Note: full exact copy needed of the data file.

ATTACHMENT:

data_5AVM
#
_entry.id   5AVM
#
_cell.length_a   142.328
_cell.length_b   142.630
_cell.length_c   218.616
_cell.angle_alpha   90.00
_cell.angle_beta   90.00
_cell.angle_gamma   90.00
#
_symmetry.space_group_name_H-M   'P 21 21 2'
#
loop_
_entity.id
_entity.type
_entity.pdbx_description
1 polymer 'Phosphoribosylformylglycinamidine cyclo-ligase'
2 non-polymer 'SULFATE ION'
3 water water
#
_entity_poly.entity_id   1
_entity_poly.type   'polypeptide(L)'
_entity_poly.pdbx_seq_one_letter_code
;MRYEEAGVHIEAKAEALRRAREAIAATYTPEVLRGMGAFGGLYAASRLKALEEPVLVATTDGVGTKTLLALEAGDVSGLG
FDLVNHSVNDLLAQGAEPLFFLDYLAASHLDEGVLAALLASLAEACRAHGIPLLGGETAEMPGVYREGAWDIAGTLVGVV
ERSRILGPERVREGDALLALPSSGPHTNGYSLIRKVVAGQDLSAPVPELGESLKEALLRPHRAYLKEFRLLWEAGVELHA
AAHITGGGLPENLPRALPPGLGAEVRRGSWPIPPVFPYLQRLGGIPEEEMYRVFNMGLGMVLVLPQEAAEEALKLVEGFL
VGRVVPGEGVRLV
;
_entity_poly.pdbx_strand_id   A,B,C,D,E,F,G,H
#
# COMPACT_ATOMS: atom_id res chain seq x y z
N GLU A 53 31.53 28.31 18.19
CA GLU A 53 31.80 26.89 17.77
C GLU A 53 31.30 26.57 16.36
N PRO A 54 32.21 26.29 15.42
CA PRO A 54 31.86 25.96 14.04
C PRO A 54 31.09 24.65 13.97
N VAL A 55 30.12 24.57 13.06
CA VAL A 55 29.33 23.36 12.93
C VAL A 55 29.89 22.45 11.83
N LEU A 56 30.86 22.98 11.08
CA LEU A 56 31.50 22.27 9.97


data_5AVM
#
_entry.id   5AVM
#
_cell.length_a   142.328
_cell.length_b   142.630
_cell.length_c   218.616
_cell.angle_alpha   90.00
_cell.angle_beta   90.00
_cell.angle_gamma   90.00
#
_symmetry.space_group_name_H-M   'P 21 21 2'
#
loop_
_entity.id
_entity.type
_entity.pdbx_description
1 polymer 'Phosphoribosylformylglycinamidine cyclo-ligase'
2 non-polymer 'SULFATE ION'
3 water water
#
_entity_poly.entity_id   1
_entity_poly.type   'polypeptide(L)'
_entity_poly.pdbx_seq_one_letter_code
;MRYEEAGVHIEAKAEALRRAREAIAATYTPEVLRGMGAFGGLYAASRLKALEEPVLVATTDGVGTKTLLALEAGDVSGLG
FDLVNHSVNDLLAQGAEPLFFLDYLAASHLDEGVLAALLASLAEACRAHGIPLLGGETAEMPGVYREGAWDIAGTLVGVV
ERSRILGPERVREGDALLALPSSGPHTNGYSLIRKVVAGQDLSAPVPELGESLKEALLRPHRAYLKEFRLLWEAGVELHA
AAHITGGGLPENLPRALPPGLGAEVRRGSWPIPPVFPYLQRLGGIPEEEMYRVFNMGLGMVLVLPQEAAEEALKLVEGFL
VGRVVPGEGVRLV
;
_entity_poly.pdbx_strand_id   A,B,C,D,E,F,G,H
#
# COMPACT_ATOMS: atom_id res chain seq x y z
N GLU A 53 31.53 28.31 18.19
CA GLU A 53 31.80 26.89 17.77
C GLU A 53 31.30 26.57 16.36
N PRO A 54 32.21 26.29 15.42
CA PRO A 54 31.86 25.96 14.04
C PRO A 54 31.09 24.65 13.97
N VAL A 55 30.12 24.57 13.06
CA VAL A 55 29.33 23.36 12.93
C VAL A 55 29.89 22.45 11.83
N LEU A 56 30.86 22.98 11.08
CA LEU A 56 31.50 22.27 9.97